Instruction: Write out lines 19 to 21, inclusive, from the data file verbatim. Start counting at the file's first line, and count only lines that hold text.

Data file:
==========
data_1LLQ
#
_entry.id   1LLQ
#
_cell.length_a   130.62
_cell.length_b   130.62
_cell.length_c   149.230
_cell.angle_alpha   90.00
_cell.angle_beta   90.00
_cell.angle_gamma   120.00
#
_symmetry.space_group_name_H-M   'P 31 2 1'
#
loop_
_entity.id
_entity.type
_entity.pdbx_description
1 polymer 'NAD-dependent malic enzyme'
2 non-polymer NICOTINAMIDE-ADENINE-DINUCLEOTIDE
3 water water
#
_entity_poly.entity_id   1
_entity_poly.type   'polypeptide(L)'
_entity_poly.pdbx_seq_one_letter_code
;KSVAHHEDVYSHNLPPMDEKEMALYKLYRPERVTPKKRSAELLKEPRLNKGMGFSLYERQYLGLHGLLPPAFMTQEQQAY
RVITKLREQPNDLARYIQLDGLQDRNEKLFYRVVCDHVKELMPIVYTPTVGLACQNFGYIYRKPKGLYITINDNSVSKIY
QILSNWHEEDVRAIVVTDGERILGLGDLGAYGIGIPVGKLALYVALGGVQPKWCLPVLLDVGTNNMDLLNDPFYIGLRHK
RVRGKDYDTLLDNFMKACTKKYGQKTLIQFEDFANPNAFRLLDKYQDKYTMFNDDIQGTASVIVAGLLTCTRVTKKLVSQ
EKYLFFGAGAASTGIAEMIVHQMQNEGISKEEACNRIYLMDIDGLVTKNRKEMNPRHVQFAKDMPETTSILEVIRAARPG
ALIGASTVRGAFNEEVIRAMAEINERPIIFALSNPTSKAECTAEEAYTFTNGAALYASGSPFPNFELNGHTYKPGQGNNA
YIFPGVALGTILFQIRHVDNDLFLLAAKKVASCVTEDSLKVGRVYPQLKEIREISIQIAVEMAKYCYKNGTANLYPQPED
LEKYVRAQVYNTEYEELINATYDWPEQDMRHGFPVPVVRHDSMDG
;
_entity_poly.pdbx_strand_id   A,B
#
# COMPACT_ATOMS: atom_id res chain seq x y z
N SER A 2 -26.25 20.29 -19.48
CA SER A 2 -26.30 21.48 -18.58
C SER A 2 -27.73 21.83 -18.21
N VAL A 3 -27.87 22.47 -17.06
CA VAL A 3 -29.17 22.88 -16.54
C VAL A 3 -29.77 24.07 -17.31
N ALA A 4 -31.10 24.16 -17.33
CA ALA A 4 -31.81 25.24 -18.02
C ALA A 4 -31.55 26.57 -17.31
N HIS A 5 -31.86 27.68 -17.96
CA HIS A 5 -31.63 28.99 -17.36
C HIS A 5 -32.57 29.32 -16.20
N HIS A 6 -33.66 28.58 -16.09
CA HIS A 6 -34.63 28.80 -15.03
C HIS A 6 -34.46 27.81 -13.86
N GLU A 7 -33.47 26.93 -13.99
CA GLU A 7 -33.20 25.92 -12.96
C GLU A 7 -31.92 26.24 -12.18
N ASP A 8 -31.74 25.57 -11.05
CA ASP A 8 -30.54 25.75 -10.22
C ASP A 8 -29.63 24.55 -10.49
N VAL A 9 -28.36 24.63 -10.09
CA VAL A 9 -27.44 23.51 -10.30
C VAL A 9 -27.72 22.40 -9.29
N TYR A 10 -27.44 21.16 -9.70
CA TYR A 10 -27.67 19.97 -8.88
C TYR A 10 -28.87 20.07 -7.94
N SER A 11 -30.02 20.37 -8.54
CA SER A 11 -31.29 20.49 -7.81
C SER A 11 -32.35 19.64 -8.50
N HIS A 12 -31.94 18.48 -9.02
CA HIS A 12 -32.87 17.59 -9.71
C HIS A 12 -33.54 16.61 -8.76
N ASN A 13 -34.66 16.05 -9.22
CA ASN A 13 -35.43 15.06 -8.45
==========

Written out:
2 non-polymer NICOTINAMIDE-ADENINE-DINUCLEOTIDE
3 water water
#